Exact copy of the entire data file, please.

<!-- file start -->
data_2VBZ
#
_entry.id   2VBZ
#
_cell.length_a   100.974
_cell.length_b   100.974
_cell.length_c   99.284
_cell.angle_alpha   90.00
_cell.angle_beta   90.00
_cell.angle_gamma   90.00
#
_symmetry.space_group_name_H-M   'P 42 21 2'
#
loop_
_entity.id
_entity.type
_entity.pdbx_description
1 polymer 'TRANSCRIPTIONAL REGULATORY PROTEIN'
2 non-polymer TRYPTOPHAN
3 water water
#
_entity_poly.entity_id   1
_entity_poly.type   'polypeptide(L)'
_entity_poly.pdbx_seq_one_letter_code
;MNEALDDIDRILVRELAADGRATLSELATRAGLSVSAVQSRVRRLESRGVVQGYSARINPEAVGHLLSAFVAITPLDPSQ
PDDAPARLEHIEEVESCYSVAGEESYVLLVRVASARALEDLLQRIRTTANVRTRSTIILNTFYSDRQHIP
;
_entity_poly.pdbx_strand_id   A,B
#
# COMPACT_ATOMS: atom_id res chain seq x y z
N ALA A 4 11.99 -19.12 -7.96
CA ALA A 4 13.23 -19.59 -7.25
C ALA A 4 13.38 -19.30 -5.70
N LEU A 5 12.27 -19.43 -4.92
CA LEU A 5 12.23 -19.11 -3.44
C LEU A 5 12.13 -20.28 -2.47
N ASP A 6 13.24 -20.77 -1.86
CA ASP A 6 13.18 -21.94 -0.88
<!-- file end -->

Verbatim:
data_2VBZ
#
_entry.id   2VBZ
#
_cell.length_a   100.974
_cell.length_b   100.974
_cell.length_c   99.284
_cell.angle_alpha   90.00
_cell.angle_beta   90.00
_cell.angle_gamma   90.00
#
_symmetry.space_group_name_H-M   'P 42 21 2'
#
loop_
_entity.id
_entity.type
_entity.pdbx_description
1 polymer 'TRANSCRIPTIONAL REGULATORY PROTEIN'
2 non-polymer TRYPTOPHAN
3 water water
#
_entity_poly.entity_id   1
_entity_poly.type   'polypeptide(L)'
_entity_poly.pdbx_seq_one_letter_code
;MNEALDDIDRILVRELAADGRATLSELATRAGLSVSAVQSRVRRLESRGVVQGYSARINPEAVGHLLSAFVAITPLDPSQ
PDDAPARLEHIEEVESCYSVAGEESYVLLVRVASARALEDLLQRIRTTANVRTRSTIILNTFYSDRQHIP
;
_entity_poly.pdbx_strand_id   A,B
#
# COMPACT_ATOMS: atom_id res chain seq x y z
N ALA A 4 11.99 -19.12 -7.96
CA ALA A 4 13.23 -19.59 -7.25
C ALA A 4 13.38 -19.30 -5.70
N LEU A 5 12.27 -19.43 -4.92
CA LEU A 5 12.23 -19.11 -3.44
C LEU A 5 12.13 -20.28 -2.47
N ASP A 6 13.24 -20.77 -1.86
CA ASP A 6 13.18 -21.94 -0.88